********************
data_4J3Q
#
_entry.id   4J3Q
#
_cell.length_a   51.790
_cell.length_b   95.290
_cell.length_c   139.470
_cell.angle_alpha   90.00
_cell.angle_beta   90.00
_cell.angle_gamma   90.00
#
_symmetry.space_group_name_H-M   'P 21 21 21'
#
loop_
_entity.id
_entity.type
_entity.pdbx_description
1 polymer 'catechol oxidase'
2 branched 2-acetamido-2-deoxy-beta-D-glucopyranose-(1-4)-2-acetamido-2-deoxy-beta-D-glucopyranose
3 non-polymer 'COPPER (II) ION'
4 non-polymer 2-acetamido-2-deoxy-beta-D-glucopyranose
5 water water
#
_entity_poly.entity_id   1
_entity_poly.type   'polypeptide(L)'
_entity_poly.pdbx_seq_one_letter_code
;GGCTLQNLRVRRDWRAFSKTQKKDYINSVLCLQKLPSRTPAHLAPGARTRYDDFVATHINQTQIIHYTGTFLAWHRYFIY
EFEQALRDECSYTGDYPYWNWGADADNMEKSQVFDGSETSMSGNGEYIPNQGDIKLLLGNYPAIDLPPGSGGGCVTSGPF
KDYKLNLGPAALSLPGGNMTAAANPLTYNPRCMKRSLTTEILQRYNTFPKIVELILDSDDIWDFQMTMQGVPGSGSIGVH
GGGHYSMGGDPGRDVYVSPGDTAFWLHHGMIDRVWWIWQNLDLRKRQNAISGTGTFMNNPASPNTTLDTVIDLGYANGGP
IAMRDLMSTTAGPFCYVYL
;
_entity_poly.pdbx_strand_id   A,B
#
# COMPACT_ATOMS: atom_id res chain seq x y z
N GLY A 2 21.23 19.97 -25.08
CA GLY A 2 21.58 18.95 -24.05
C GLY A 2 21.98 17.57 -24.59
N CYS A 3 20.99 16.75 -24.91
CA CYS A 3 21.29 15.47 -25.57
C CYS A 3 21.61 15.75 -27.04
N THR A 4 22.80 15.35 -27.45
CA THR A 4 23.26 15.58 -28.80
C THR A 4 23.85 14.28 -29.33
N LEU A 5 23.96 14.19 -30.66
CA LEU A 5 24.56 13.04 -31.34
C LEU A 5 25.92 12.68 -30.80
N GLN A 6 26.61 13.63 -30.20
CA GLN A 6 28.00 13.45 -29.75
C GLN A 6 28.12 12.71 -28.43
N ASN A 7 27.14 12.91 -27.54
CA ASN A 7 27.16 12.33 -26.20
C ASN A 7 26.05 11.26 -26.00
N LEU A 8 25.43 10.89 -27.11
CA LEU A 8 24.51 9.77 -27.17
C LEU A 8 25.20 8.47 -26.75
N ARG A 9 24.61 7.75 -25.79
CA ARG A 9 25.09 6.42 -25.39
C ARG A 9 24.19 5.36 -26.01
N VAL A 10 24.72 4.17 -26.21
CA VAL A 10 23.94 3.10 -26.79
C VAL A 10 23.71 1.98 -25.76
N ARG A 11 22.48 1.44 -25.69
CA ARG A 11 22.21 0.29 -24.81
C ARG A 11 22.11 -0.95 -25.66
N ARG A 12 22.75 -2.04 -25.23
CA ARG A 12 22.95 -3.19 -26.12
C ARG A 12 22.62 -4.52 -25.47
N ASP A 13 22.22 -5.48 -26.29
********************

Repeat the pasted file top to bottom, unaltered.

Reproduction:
data_4J3Q
#
_entry.id   4J3Q
#
_cell.length_a   51.790
_cell.length_b   95.290
_cell.length_c   139.470
_cell.angle_alpha   90.00
_cell.angle_beta   90.00
_cell.angle_gamma   90.00
#
_symmetry.space_group_name_H-M   'P 21 21 21'
#
loop_
_entity.id
_entity.type
_entity.pdbx_description
1 polymer 'catechol oxidase'
2 branched 2-acetamido-2-deoxy-beta-D-glucopyranose-(1-4)-2-acetamido-2-deoxy-beta-D-glucopyranose
3 non-polymer 'COPPER (II) ION'
4 non-polymer 2-acetamido-2-deoxy-beta-D-glucopyranose
5 water water
#
_entity_poly.entity_id   1
_entity_poly.type   'polypeptide(L)'
_entity_poly.pdbx_seq_one_letter_code
;GGCTLQNLRVRRDWRAFSKTQKKDYINSVLCLQKLPSRTPAHLAPGARTRYDDFVATHINQTQIIHYTGTFLAWHRYFIY
EFEQALRDECSYTGDYPYWNWGADADNMEKSQVFDGSETSMSGNGEYIPNQGDIKLLLGNYPAIDLPPGSGGGCVTSGPF
KDYKLNLGPAALSLPGGNMTAAANPLTYNPRCMKRSLTTEILQRYNTFPKIVELILDSDDIWDFQMTMQGVPGSGSIGVH
GGGHYSMGGDPGRDVYVSPGDTAFWLHHGMIDRVWWIWQNLDLRKRQNAISGTGTFMNNPASPNTTLDTVIDLGYANGGP
IAMRDLMSTTAGPFCYVYL
;
_entity_poly.pdbx_strand_id   A,B
#
# COMPACT_ATOMS: atom_id res chain seq x y z
N GLY A 2 21.23 19.97 -25.08
CA GLY A 2 21.58 18.95 -24.05
C GLY A 2 21.98 17.57 -24.59
N CYS A 3 20.99 16.75 -24.91
CA CYS A 3 21.29 15.47 -25.57
C CYS A 3 21.61 15.75 -27.04
N THR A 4 22.80 15.35 -27.45
CA THR A 4 23.26 15.58 -28.80
C THR A 4 23.85 14.28 -29.33
N LEU A 5 23.96 14.19 -30.66
CA LEU A 5 24.56 13.04 -31.34
C LEU A 5 25.92 12.68 -30.80
N GLN A 6 26.61 13.63 -30.20
CA GLN A 6 28.00 13.45 -29.75
C GLN A 6 28.12 12.71 -28.43
N ASN A 7 27.14 12.91 -27.54
CA ASN A 7 27.16 12.33 -26.20
C ASN A 7 26.05 11.26 -26.00
N LEU A 8 25.43 10.89 -27.11
CA LEU A 8 24.51 9.77 -27.17
C LEU A 8 25.20 8.47 -26.75
N ARG A 9 24.61 7.75 -25.79
CA ARG A 9 25.09 6.42 -25.39
C ARG A 9 24.19 5.36 -26.01
N VAL A 10 24.72 4.17 -26.21
CA VAL A 10 23.94 3.10 -26.79
C VAL A 10 23.71 1.98 -25.76
N ARG A 11 22.48 1.44 -25.69
CA ARG A 11 22.21 0.29 -24.81
C ARG A 11 22.11 -0.95 -25.66
N ARG A 12 22.75 -2.04 -25.23
CA ARG A 12 22.95 -3.19 -26.12
C ARG A 12 22.62 -4.52 -25.47
N ASP A 13 22.22 -5.48 -26.29